Companies are rapidly designing private space stations that could one day dominate operations in orbit around Earth.
Because it is important: NASA hopes that private industry will begin to take over operations in low Earth orbit once the International Space Station comes to an end, creating a strong commercial market in that part of space.
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Driving the news: NASA detailed an initiative in late March asking companies to partner with them in developing private space stations that could act as a destination for NASA astronauts and future research.
Under these agreements, NASA would help support companies as they develop space stations and conduct preliminary design reviews, an important technical assessment of what it will take for a station to fly, by the end of fiscal 2025.
Immediately after that announcement, the Sierra Nevada Corporation announced its plans to build a private space station.
Another company, Axiom Space, already has plans underway to build its own commercial space station after first connecting a module to the International Space Station sometime in the next few years.
Between lines: NASA wants to avoid a gap in the agency’s regular access to orbit when the ISS retires before the end of the decade.
The space agency was forced to rely on Russia for access to orbit when the space shuttle program ended before commercial flyers like SpaceX were up and running.
By partnering with private companies now, the agency is signaling that it wants to be able to make a smooth transition to private stations rather than an abrupt stop when the ISS ends.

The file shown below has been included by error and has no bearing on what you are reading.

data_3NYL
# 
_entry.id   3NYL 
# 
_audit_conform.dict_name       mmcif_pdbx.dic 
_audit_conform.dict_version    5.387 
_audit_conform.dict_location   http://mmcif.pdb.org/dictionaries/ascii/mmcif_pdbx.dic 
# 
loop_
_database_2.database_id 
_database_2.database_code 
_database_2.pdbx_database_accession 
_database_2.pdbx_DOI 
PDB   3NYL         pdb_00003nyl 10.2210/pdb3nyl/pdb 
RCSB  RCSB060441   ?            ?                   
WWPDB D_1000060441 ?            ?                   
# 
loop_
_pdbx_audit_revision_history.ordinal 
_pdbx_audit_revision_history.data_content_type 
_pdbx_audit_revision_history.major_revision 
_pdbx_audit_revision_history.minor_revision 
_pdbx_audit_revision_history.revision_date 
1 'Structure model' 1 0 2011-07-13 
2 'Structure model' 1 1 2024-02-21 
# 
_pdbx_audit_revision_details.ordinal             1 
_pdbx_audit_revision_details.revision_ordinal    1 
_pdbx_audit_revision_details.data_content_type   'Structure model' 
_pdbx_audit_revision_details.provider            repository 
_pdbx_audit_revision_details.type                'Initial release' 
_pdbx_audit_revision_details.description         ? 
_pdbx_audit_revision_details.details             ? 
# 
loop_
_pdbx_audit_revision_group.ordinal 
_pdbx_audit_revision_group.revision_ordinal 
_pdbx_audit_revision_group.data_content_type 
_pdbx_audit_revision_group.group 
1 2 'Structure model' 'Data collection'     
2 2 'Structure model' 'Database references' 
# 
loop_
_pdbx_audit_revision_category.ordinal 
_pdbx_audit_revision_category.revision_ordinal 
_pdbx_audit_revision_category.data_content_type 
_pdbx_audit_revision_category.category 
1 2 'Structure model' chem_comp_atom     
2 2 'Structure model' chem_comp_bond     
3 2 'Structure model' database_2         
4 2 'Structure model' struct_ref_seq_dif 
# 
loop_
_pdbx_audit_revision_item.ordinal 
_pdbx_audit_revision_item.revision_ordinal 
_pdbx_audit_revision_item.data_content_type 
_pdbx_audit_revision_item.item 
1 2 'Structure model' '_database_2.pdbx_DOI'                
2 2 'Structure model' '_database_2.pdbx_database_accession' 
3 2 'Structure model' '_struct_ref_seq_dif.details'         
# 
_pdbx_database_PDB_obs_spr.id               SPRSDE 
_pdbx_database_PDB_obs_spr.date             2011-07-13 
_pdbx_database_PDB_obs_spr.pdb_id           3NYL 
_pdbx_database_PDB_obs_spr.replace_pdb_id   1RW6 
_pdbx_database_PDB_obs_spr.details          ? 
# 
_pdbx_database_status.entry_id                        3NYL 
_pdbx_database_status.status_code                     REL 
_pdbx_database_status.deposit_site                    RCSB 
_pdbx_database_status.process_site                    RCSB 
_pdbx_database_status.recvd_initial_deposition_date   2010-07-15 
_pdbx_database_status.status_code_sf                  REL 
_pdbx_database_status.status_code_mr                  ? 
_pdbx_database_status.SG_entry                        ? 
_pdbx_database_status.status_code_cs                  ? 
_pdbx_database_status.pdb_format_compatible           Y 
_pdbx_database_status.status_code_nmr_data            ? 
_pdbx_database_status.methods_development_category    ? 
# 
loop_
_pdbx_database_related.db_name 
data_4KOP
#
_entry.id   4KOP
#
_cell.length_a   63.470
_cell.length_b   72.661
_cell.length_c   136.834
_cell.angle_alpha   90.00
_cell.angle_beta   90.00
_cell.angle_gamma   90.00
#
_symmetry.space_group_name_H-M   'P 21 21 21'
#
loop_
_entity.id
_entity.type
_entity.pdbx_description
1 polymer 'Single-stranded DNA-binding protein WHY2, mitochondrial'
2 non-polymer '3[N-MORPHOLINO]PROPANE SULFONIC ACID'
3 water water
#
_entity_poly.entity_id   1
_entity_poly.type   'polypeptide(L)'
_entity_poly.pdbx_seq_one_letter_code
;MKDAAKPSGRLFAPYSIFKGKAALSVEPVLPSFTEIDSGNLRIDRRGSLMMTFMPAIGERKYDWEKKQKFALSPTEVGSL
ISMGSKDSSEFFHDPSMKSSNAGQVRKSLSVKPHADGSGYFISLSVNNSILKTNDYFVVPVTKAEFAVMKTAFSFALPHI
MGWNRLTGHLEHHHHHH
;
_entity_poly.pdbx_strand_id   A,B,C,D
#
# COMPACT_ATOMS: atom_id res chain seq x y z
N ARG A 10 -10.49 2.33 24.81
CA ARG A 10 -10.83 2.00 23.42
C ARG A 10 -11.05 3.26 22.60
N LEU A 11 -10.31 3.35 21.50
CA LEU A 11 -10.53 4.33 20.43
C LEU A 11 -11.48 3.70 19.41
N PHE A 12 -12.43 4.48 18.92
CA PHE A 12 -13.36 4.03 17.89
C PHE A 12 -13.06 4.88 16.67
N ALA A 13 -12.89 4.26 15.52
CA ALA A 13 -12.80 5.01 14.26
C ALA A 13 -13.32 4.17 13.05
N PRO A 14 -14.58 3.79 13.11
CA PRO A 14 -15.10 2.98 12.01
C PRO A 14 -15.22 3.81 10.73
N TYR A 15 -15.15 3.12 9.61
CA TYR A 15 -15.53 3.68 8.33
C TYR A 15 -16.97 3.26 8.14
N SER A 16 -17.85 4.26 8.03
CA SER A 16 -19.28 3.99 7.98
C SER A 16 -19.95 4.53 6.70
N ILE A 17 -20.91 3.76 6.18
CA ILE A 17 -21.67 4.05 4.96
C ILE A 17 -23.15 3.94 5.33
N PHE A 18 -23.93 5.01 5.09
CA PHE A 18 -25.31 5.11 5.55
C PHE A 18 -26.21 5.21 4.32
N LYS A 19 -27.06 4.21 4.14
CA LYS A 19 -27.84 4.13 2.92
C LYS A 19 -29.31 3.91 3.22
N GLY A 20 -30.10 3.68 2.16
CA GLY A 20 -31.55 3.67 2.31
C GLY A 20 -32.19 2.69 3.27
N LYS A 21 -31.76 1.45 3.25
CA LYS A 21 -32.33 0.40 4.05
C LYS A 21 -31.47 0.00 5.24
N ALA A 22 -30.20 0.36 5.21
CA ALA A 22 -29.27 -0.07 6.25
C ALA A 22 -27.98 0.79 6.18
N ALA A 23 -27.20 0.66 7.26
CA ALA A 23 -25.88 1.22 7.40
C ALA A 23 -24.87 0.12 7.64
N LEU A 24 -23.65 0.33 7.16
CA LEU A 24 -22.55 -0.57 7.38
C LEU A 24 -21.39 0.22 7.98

“We’re not going to turn off the lights one day,” Phil McAlister, NASA’s director of commercial space flight development, said during an event. “We will have an overlap period where, over a period of time, we will downsize ISS operations as we scale up LEO operations. [low-Earth orbit] Destinations. That gives us some time. “
NASA has already effectively tested this kind of public / private partnership model with SpaceX flying astronauts in orbit.
But but but: Operating a private space station is a much bigger task than simply launching people into space, and some industry experts say there isn’t enough time for private companies to get their space stations up and running before the ISS comes to an end.
The funding attached to NASA’s new program may also not be enough to get these stations off the ground on time.
“I don’t see how they are going to be fixed by 2024 [or] “I think we are much more likely to see the Chinese space station long before the commercial space station or a private sector space station,” Victoria Samson of the Safe World Foundation told Axios in 2028.
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